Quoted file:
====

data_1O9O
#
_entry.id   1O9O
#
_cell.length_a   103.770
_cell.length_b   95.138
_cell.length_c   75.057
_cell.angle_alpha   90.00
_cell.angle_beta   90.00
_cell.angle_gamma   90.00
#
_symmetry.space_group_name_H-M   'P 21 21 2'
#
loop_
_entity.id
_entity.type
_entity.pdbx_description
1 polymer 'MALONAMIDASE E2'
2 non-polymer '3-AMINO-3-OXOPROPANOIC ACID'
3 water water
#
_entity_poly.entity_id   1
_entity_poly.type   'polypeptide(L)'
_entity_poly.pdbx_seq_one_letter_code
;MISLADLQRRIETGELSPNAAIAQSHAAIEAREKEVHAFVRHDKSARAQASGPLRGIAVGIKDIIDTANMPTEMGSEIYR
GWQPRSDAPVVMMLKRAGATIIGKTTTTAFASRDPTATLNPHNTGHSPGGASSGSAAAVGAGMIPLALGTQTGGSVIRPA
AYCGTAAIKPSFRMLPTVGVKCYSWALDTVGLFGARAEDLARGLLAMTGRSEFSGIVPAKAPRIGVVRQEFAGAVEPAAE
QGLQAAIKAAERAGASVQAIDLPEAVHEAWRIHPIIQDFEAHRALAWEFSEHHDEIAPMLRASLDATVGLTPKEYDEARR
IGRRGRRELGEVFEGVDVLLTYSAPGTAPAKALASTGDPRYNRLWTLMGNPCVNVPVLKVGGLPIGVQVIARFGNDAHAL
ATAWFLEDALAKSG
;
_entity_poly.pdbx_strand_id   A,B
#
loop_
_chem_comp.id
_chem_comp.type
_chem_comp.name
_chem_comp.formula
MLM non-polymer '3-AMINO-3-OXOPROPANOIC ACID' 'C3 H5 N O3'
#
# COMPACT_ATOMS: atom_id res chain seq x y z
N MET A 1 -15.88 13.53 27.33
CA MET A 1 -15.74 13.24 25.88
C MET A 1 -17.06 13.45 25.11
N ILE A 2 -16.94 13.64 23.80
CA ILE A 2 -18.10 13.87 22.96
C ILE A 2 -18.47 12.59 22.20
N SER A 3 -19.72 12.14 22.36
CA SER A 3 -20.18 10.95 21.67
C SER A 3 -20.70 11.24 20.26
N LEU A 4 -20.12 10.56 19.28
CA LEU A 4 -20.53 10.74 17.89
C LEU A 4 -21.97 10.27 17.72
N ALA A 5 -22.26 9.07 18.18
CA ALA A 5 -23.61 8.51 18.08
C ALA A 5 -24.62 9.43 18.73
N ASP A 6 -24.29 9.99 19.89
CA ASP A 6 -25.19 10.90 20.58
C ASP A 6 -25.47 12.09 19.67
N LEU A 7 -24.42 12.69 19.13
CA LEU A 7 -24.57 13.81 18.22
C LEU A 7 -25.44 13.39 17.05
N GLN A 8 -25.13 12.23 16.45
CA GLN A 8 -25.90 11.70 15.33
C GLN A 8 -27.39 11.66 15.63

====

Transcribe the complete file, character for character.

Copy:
data_1O9O
#
_entry.id   1O9O
#
_cell.length_a   103.770
_cell.length_b   95.138
_cell.length_c   75.057
_cell.angle_alpha   90.00
_cell.angle_beta   90.00
_cell.angle_gamma   90.00
#
_symmetry.space_group_name_H-M   'P 21 21 2'
#
loop_
_entity.id
_entity.type
_entity.pdbx_description
1 polymer 'MALONAMIDASE E2'
2 non-polymer '3-AMINO-3-OXOPROPANOIC ACID'
3 water water
#
_entity_poly.entity_id   1
_entity_poly.type   'polypeptide(L)'
_entity_poly.pdbx_seq_one_letter_code
;MISLADLQRRIETGELSPNAAIAQSHAAIEAREKEVHAFVRHDKSARAQASGPLRGIAVGIKDIIDTANMPTEMGSEIYR
GWQPRSDAPVVMMLKRAGATIIGKTTTTAFASRDPTATLNPHNTGHSPGGASSGSAAAVGAGMIPLALGTQTGGSVIRPA
AYCGTAAIKPSFRMLPTVGVKCYSWALDTVGLFGARAEDLARGLLAMTGRSEFSGIVPAKAPRIGVVRQEFAGAVEPAAE
QGLQAAIKAAERAGASVQAIDLPEAVHEAWRIHPIIQDFEAHRALAWEFSEHHDEIAPMLRASLDATVGLTPKEYDEARR
IGRRGRRELGEVFEGVDVLLTYSAPGTAPAKALASTGDPRYNRLWTLMGNPCVNVPVLKVGGLPIGVQVIARFGNDAHAL
ATAWFLEDALAKSG
;
_entity_poly.pdbx_strand_id   A,B
#
loop_
_chem_comp.id
_chem_comp.type
_chem_comp.name
_chem_comp.formula
MLM non-polymer '3-AMINO-3-OXOPROPANOIC ACID' 'C3 H5 N O3'
#
# COMPACT_ATOMS: atom_id res chain seq x y z
N MET A 1 -15.88 13.53 27.33
CA MET A 1 -15.74 13.24 25.88
C MET A 1 -17.06 13.45 25.11
N ILE A 2 -16.94 13.64 23.80
CA ILE A 2 -18.10 13.87 22.96
C ILE A 2 -18.47 12.59 22.20
N SER A 3 -19.72 12.14 22.36
CA SER A 3 -20.18 10.95 21.67
C SER A 3 -20.70 11.24 20.26
N LEU A 4 -20.12 10.56 19.28
CA LEU A 4 -20.53 10.74 17.89
C LEU A 4 -21.97 10.27 17.72
N ALA A 5 -22.26 9.07 18.18
CA ALA A 5 -23.61 8.51 18.08
C ALA A 5 -24.62 9.43 18.73
N ASP A 6 -24.29 9.99 19.89
CA ASP A 6 -25.19 10.90 20.58
C ASP A 6 -25.47 12.09 19.67
N LEU A 7 -24.42 12.69 19.13
CA LEU A 7 -24.57 13.81 18.22
C LEU A 7 -25.44 13.39 17.05
N GLN A 8 -25.13 12.23 16.45
CA GLN A 8 -25.90 11.70 15.33
C GLN A 8 -27.39 11.66 15.63